Almost 18 months after it roiled the Chinese political establishment, the Bo Xilai scandal is drawing to a close. The trial of the former Chongqing Communist Party chief could start as early as this week.
If anything, the ignominious end of Bo -- once viewed as a shoo-in for a spot on the party’s Politburo Standing Committee, China’s top decision-making body -- is an anticlimax. Even if the trial were public, we would witness no courtroom drama. Bo, who hasn’t appeared in public since March 2012, will almost certainly be presented as a broken and penitent man. A guilty verdict is a foregone conclusion.
The only outcome worth guessing is Bo’s sentence. Judges will have no discretion over this matter. The seven-man Politburo Standing Committee will already have determined how much time Bo will serve. (Although the corruption charges against Bo could carry a death sentence, the party has an unspoken policy of not executing any purged Politburo-level leaders.)
If Chinese leaders hope that the trial will put an end to the most sordid political scandal since the death of Mao Zedong, however, they are wrong. They will no longer speak of Bo after he is dispatched to the infamous Qincheng Prison outside Beijing, where the Communist Party imprisons disgraced senior officials. The questions raised by Bo’s case, though, will continue to dog the party and undermine its credibility.
As is the case with all political scandals, the Bo Xilai affair has exploded several important myths about one-party rule in China.
Among these myths, the most alluring and widespread is the idea that the post-Mao leadership has perfected a system of managing internal conflict and maintaining elite unity. Proponents of this idea, dubbed “authoritarian resilience,” argue that China’s leaders have bypassed the need for democracy. Instead, they employ devices such as term limits, a regular rotation of appointments, systematic screening and mandatory retirement as effective means of divvying up power among competing groups and individuals.
On paper, these arrangements seem flawless. But in practice, they can be gamed, and the competition for power inside an opaque regime that resists binding, well-acknowledged rules can be especially fierce. As Bo’s case shows, in such a system, the greater the prize, the more ruthless the fight. Winners prevail not because of their merits, but because of their ability to cobble together a more powerful coalition.
As for the losers, it is hard not to pity their spectacular fall. They not only get booted out of office but also must suffer the most humiliating (though not necessarily undeserved) airing of their personal failings. In fact, Bo is not the first member of the Politburo to fall victim to such a purge since the Tiananmen Square crackdown in 1989. Two former Politburo members were also sent to jail for corruption and debauchery -- the same crimes Bo has been charged with.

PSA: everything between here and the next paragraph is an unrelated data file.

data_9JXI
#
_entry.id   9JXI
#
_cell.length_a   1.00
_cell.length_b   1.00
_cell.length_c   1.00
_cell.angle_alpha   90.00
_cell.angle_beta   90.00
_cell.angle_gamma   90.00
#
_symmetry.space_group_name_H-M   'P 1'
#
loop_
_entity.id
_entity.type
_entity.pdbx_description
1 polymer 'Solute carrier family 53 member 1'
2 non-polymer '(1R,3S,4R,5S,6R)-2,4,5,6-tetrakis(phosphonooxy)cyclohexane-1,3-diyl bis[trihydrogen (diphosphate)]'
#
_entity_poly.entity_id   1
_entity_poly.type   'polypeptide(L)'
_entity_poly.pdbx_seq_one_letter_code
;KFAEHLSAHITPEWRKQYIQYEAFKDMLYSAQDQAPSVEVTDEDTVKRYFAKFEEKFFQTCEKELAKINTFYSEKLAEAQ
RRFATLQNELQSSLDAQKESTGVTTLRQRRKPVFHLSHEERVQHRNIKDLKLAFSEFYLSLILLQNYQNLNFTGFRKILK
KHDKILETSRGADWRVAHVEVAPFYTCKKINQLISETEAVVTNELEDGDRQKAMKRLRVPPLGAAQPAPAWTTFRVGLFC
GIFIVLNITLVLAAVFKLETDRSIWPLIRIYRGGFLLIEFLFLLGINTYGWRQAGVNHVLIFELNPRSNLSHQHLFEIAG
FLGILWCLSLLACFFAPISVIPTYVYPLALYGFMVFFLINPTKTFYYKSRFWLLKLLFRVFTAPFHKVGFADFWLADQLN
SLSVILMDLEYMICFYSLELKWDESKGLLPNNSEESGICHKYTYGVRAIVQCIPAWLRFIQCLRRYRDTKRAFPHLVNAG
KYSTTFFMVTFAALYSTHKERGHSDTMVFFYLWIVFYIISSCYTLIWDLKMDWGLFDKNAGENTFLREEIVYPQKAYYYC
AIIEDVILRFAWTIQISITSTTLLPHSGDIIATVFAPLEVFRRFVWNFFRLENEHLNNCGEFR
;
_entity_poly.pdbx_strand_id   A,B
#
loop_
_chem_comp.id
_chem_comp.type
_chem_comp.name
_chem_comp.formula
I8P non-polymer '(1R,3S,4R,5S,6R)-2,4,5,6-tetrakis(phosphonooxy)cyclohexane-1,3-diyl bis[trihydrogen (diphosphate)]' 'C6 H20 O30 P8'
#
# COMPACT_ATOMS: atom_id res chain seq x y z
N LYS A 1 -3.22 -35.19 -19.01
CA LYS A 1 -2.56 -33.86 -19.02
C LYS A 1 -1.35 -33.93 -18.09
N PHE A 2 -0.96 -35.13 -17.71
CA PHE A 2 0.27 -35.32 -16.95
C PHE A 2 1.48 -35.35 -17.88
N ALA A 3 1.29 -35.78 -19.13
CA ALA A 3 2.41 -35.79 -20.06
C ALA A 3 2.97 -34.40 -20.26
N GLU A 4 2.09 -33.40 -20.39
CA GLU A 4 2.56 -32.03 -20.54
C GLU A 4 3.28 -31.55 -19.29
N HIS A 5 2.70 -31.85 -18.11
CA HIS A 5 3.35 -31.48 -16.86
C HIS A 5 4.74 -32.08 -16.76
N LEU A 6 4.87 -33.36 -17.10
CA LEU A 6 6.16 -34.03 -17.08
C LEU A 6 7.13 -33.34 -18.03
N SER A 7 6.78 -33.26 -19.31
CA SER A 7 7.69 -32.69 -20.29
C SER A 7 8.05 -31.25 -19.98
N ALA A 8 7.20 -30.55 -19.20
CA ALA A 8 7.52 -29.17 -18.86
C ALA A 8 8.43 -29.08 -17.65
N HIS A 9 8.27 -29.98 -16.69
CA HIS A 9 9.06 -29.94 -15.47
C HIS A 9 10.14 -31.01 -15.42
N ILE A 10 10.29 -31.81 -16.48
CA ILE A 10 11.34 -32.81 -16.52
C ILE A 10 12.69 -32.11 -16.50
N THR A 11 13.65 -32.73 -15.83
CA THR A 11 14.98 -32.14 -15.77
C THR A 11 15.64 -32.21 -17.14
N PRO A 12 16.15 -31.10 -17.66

Despite the image of a consensus-driven leadership, there is simply no political loyalty at the top -- just as in the bad old days of Mao’s rule. When Bo was riding high between 2009 and 2011, practically all the senior Chinese leaders -- except for Hu Jintao, then the general secretary of the party -- visited Chongqing to endorse Bo’s neo-Maoist model of development. But once Bo’s political prospects were doomed by his police chief’s attempted defection to the U.S. consulate in Chengdu, these supposed friends and allies instantly turned against him.
The denouement of Bo’s saga will also help destroy yet another widely accepted myth about the Communist Party -- namely, that the regime is a meritocracy. This idea has a tight grip on Western politicians and business executives who have interacted personally with top Chinese leaders. Adjectives like “smart,” “dynamic” and “cosmopolitan” are generously applied to officials like Bo.
It remains a puzzle to China-watchers how these Westerners, who speak no Mandarin and normally spend just an hour or two with characters like Bo, could have reached such definitive assessments about their capabilities. Even a casual examination of the records -- not the resumes -- of leaders similar to Bo would quickly reveal that they all boast mediocre careers. What has lifted them above their often more talented peers are powerful patrons.
That brings us to the real reason for Bo’s fall from grace. “In the land of the blind,” the old saying goes, “the one-eyed man is king.” Although much praised for cleaning up Chongqing, Bo hardly stood out as an administrator. Instead, he had outsize ambition, took big risks and used ruthless tactics against his enemies. For a time, this brazenness catapulted Bo to the front of the pack. Rivals knew better than to challenge him.
Fear, though, unified his foes and ultimately became Bo’s undoing. As the former swaggering princeling prepares for his final humiliation in a Chinese courtroom, he should understand better than anyone the flaws of a system that made -- and destroyed -- him.
(Minxin Pei is the Tom and Margot Pritzker ’72 Professor of Government at Claremont McKenna College.)
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